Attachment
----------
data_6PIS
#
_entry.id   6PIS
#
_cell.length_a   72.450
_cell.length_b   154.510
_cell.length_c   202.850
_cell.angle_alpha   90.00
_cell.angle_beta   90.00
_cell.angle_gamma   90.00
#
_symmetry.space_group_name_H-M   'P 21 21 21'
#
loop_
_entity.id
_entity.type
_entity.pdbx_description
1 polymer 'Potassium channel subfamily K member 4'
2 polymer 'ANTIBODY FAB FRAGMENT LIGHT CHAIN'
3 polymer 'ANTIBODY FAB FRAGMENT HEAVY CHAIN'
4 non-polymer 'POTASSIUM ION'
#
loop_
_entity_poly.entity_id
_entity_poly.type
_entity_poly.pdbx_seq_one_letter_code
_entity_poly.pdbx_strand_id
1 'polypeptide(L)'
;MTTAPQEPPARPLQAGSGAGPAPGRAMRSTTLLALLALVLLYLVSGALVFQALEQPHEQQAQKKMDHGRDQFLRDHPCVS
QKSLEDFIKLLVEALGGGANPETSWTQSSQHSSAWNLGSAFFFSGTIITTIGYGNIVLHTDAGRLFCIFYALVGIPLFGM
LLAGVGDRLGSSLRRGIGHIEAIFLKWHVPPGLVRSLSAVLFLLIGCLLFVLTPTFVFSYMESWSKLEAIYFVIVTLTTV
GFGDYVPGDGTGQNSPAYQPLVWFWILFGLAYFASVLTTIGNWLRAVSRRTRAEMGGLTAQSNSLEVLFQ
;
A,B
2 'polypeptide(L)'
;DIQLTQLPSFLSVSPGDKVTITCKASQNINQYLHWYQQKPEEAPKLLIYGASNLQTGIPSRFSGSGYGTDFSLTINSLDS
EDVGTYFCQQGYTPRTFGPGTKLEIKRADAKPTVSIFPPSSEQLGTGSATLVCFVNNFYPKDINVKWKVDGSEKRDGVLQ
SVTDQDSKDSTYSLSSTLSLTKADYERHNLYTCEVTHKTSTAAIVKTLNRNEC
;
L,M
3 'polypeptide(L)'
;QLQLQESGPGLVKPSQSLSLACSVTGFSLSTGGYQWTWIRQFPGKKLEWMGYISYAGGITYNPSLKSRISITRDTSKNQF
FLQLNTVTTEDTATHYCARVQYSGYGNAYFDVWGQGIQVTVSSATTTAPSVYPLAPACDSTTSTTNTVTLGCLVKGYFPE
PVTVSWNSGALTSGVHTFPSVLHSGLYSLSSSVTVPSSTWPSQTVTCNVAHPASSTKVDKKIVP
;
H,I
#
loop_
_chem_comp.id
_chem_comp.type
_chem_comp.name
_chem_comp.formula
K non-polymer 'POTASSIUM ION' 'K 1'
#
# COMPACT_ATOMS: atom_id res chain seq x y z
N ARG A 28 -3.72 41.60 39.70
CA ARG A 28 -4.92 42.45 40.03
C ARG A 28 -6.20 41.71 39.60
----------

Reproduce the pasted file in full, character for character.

data_6PIS
#
_entry.id   6PIS
#
_cell.length_a   72.450
_cell.length_b   154.510
_cell.length_c   202.850
_cell.angle_alpha   90.00
_cell.angle_beta   90.00
_cell.angle_gamma   90.00
#
_symmetry.space_group_name_H-M   'P 21 21 21'
#
loop_
_entity.id
_entity.type
_entity.pdbx_description
1 polymer 'Potassium channel subfamily K member 4'
2 polymer 'ANTIBODY FAB FRAGMENT LIGHT CHAIN'
3 polymer 'ANTIBODY FAB FRAGMENT HEAVY CHAIN'
4 non-polymer 'POTASSIUM ION'
#
loop_
_entity_poly.entity_id
_entity_poly.type
_entity_poly.pdbx_seq_one_letter_code
_entity_poly.pdbx_strand_id
1 'polypeptide(L)'
;MTTAPQEPPARPLQAGSGAGPAPGRAMRSTTLLALLALVLLYLVSGALVFQALEQPHEQQAQKKMDHGRDQFLRDHPCVS
QKSLEDFIKLLVEALGGGANPETSWTQSSQHSSAWNLGSAFFFSGTIITTIGYGNIVLHTDAGRLFCIFYALVGIPLFGM
LLAGVGDRLGSSLRRGIGHIEAIFLKWHVPPGLVRSLSAVLFLLIGCLLFVLTPTFVFSYMESWSKLEAIYFVIVTLTTV
GFGDYVPGDGTGQNSPAYQPLVWFWILFGLAYFASVLTTIGNWLRAVSRRTRAEMGGLTAQSNSLEVLFQ
;
A,B
2 'polypeptide(L)'
;DIQLTQLPSFLSVSPGDKVTITCKASQNINQYLHWYQQKPEEAPKLLIYGASNLQTGIPSRFSGSGYGTDFSLTINSLDS
EDVGTYFCQQGYTPRTFGPGTKLEIKRADAKPTVSIFPPSSEQLGTGSATLVCFVNNFYPKDINVKWKVDGSEKRDGVLQ
SVTDQDSKDSTYSLSSTLSLTKADYERHNLYTCEVTHKTSTAAIVKTLNRNEC
;
L,M
3 'polypeptide(L)'
;QLQLQESGPGLVKPSQSLSLACSVTGFSLSTGGYQWTWIRQFPGKKLEWMGYISYAGGITYNPSLKSRISITRDTSKNQF
FLQLNTVTTEDTATHYCARVQYSGYGNAYFDVWGQGIQVTVSSATTTAPSVYPLAPACDSTTSTTNTVTLGCLVKGYFPE
PVTVSWNSGALTSGVHTFPSVLHSGLYSLSSSVTVPSSTWPSQTVTCNVAHPASSTKVDKKIVP
;
H,I
#
loop_
_chem_comp.id
_chem_comp.type
_chem_comp.name
_chem_comp.formula
K non-polymer 'POTASSIUM ION' 'K 1'
#
# COMPACT_ATOMS: atom_id res chain seq x y z
N ARG A 28 -3.72 41.60 39.70
CA ARG A 28 -4.92 42.45 40.03
C ARG A 28 -6.20 41.71 39.60